While this isn't the trashiest European feature I've ever seen, it's certainly the trashiest homoerotic European feature I've ever seen. One thing's for sure, Hargitay, who's certainly no actor (he used that `1,000 yard stare' expression a little too often), sure had screen presence, oily as it was...he seemed almost get into his role a little too well, perhaps as it appealed to some repressed, sadistic tendencies (`roid rage?). This thing is worth getting alone for his climatic transformation scene where he starts spouting off about `purity' and the `harmony of his perfect body', rubbing oil onto his bare chest, all while staring lovingly at himself in the mirror. Another favorite scene of mine is when Hargitay, in full Crimson Executioner mode, deals with the annoying, self important publisher, locked in a cage, over a pit of fiery coals. Huzzah for the Executioner! I normally wouldn't condone torture, but given some of the irritating characters populating this movie, I was willing to make an exception. Be sure to check out Hargitay's character's henchmen...they were all dressed the same, in white pants and blue and white striped shirts, resembling those henchmen type characters often found in the old Batman television series. The only thing `corrupting the purity' of this film was the lack of a strong hero type, Walter Brandi hardly fit the bill, even despite his best efforts. He was decent looking, but seemed a little paunchy and out of shape to meet the physical demands of his character. The script, while nothing to write home about, is actually better than expected, featuring some decent comic touches, probably the best one listed below as two models are talking...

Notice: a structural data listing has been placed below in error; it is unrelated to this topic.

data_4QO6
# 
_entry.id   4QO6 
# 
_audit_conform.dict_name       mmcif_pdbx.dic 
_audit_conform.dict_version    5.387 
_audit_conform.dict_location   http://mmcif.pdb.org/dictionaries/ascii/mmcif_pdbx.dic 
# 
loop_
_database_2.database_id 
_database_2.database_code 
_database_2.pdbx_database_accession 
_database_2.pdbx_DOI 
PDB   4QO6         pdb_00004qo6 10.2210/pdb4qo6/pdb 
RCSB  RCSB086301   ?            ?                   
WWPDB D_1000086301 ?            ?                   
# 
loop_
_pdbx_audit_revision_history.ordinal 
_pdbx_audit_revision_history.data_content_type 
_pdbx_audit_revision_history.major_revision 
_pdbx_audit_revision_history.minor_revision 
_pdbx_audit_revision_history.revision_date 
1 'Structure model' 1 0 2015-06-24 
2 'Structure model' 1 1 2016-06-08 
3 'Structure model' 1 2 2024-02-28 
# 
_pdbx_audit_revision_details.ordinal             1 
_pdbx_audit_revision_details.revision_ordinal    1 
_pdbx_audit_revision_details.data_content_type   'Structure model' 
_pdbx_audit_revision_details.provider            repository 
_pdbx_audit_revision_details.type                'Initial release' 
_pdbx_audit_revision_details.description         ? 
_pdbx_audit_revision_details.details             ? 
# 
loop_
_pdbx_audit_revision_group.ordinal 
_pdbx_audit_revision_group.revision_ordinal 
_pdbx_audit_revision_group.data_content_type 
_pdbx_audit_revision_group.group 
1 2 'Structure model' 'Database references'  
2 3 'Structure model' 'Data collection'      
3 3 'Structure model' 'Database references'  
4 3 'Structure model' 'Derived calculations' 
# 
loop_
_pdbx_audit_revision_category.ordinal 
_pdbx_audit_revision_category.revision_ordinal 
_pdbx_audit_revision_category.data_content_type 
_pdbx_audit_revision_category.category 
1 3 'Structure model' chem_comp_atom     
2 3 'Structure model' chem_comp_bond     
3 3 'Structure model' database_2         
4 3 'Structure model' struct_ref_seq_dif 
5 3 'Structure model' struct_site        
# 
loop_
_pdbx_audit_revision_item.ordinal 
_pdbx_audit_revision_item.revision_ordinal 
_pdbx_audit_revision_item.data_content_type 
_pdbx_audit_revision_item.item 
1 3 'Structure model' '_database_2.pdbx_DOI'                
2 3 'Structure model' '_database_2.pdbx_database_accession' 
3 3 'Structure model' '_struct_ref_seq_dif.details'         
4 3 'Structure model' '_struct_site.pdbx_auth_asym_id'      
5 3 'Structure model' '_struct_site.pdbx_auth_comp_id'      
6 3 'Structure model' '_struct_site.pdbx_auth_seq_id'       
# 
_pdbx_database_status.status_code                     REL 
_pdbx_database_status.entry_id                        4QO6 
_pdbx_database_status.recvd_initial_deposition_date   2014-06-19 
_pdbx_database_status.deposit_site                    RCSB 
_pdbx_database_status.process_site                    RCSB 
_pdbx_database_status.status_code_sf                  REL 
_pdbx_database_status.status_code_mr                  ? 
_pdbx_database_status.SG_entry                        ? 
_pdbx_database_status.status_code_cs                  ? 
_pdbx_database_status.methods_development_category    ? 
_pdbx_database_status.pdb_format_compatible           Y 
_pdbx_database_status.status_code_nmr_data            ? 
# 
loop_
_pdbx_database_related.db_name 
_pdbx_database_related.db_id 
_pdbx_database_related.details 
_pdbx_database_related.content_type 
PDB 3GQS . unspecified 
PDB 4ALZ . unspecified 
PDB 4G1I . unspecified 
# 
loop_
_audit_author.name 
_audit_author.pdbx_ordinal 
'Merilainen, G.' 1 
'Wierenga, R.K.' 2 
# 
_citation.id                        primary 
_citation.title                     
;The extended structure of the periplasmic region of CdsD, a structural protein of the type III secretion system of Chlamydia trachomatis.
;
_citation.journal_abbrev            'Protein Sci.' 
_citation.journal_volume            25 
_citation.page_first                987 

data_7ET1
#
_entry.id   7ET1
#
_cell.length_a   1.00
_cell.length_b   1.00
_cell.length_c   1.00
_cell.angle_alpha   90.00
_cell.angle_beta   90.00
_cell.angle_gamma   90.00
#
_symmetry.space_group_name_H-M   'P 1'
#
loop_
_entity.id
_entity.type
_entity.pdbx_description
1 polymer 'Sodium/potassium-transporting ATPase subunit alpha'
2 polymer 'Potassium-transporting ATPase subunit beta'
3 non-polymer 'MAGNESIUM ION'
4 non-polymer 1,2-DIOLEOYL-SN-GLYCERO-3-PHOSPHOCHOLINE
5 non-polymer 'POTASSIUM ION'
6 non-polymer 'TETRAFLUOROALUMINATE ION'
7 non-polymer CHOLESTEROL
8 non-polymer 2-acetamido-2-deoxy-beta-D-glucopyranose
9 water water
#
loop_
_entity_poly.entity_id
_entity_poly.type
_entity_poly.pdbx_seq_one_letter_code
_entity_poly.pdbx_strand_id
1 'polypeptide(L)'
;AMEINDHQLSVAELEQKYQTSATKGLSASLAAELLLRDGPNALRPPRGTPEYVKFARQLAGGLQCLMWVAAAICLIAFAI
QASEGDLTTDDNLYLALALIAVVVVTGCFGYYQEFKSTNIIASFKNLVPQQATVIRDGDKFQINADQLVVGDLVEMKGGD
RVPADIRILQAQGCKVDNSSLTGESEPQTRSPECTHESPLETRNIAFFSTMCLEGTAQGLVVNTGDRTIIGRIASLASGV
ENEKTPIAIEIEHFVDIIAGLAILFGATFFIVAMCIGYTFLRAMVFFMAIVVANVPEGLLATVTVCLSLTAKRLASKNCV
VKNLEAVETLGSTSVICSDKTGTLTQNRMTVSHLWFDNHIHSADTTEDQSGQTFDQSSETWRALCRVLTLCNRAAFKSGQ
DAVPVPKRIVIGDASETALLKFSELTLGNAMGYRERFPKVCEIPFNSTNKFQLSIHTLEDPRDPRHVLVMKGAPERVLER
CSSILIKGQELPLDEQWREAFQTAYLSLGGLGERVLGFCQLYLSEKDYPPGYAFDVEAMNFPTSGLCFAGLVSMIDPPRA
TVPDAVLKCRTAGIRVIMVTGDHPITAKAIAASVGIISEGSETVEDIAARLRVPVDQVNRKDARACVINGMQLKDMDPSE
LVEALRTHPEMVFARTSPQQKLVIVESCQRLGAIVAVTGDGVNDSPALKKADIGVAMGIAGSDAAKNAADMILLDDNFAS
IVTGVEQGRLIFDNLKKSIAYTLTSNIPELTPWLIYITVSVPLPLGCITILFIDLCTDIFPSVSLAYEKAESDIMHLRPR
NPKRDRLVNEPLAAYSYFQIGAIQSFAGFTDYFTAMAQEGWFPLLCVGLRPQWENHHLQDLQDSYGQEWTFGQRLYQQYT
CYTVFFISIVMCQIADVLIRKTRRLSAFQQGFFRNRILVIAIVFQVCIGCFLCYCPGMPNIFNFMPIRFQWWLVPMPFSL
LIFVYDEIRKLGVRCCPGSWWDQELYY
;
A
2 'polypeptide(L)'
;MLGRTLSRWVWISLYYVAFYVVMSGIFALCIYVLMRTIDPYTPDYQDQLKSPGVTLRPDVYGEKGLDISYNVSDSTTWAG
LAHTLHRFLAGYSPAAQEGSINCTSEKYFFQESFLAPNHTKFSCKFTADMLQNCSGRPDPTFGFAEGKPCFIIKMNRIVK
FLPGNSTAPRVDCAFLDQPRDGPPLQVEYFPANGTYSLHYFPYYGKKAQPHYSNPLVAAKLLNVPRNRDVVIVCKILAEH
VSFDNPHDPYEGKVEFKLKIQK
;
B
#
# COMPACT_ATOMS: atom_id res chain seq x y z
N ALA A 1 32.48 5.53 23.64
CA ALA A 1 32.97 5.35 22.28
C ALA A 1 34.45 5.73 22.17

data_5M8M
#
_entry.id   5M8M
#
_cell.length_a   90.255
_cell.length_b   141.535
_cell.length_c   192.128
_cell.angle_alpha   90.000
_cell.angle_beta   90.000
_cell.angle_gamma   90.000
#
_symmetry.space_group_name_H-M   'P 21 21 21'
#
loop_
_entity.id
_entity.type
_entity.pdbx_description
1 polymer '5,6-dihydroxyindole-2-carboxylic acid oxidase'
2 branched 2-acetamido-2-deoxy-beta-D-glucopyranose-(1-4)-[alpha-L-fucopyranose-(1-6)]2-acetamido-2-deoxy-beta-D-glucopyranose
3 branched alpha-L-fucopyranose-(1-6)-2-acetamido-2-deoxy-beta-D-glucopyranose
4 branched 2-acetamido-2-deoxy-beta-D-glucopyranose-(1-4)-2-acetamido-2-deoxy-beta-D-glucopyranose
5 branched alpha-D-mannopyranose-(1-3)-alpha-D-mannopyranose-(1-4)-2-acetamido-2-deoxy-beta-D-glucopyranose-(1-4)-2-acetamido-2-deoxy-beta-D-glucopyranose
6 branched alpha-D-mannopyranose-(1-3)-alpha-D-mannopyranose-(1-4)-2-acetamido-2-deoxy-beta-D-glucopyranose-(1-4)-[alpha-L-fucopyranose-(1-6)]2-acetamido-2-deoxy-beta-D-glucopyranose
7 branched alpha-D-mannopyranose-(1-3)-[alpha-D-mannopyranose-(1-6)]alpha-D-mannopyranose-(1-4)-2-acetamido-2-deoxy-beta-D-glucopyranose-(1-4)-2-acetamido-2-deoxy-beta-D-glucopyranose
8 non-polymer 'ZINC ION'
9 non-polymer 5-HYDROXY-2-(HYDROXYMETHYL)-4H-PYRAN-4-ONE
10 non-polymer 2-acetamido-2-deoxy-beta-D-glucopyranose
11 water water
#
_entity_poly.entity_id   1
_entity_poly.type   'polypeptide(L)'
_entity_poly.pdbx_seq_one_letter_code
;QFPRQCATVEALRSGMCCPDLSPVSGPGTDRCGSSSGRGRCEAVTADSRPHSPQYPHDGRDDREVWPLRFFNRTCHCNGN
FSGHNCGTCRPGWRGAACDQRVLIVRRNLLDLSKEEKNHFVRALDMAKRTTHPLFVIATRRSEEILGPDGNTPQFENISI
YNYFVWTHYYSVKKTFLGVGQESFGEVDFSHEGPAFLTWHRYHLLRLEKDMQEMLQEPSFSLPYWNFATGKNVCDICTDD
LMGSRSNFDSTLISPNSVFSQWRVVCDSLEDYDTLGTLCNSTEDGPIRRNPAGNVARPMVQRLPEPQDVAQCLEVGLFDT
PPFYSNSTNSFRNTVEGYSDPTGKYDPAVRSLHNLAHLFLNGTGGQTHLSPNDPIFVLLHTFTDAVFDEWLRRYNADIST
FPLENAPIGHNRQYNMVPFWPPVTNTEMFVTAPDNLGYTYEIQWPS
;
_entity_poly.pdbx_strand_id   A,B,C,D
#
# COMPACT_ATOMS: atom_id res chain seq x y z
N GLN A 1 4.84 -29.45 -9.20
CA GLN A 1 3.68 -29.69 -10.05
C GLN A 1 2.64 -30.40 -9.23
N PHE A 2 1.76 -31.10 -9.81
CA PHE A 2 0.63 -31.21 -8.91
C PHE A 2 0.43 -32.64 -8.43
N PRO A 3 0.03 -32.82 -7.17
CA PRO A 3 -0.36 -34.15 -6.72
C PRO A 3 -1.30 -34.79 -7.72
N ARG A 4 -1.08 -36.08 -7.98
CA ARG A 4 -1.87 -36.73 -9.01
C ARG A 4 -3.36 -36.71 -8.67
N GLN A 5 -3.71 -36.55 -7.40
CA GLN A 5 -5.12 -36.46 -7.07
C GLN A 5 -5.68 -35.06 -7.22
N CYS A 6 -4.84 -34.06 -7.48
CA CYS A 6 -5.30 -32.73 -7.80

Blonde Model: I'm not just a dumb blonde, you know.
Brunette Model: Who says you're a blonde?
There's no actual nekkidness in the movie, but plenty of scantily clad females, along with some key set pieces intended to obscure our view of any, possible nekkidness. The various torture devices display (and used) were interesting, if you're into that kind of thing. There's some blood, but nothing really over the top, but then again, this was made in the mid 1960s, so the gore content is expectably low. Also, the location shooting in the castle was very cool, especially the dungeon sequences. One thing seemed strange and that was the film seemed a little too short, running all of 74 minutes, but then I read some of the material was removed to accommodate fitting this film into a double bill with another feature, for its American release. The deleted sequence in the extra features section provides the material removed, filling in the gaps for the American release.
The widescreen (1.85:1) picture quality on this Something Weird Video/Image Entertainment DVD release is very sharp and clean, and the Dolby Digital mono audio comes through clearly. If you're interested in quality (in picture and audio), I'd recommend going with the Image Entertainment release as I know there are some other companies out there who've also released shoddier versions this film on DVD, at a less expensive price. As far as extras, included on this DVD is liner notes from director Frank Henenlotter (director of the films Brain Damage and Basket Case), deleted footage (15:52) featuring an alternative/extended opening sequence (with the title A Tale of Torture), an excerpt from a goofy flick titled Primitive Love (4:50), featuring Mickey Hargitay and Jayne Mansfield in a black haired wig, an excerpt from Cover Girl Slaughter (3:29), a rough, theatrical trailer for Bloody Pit of Horror, and a gallery of exploitation art featuring Horrorama radio-spot rarities. All in all a three star film with an extra star for strength of the Something Weird Video/Image Entertainment DVD release...they did an excellent job.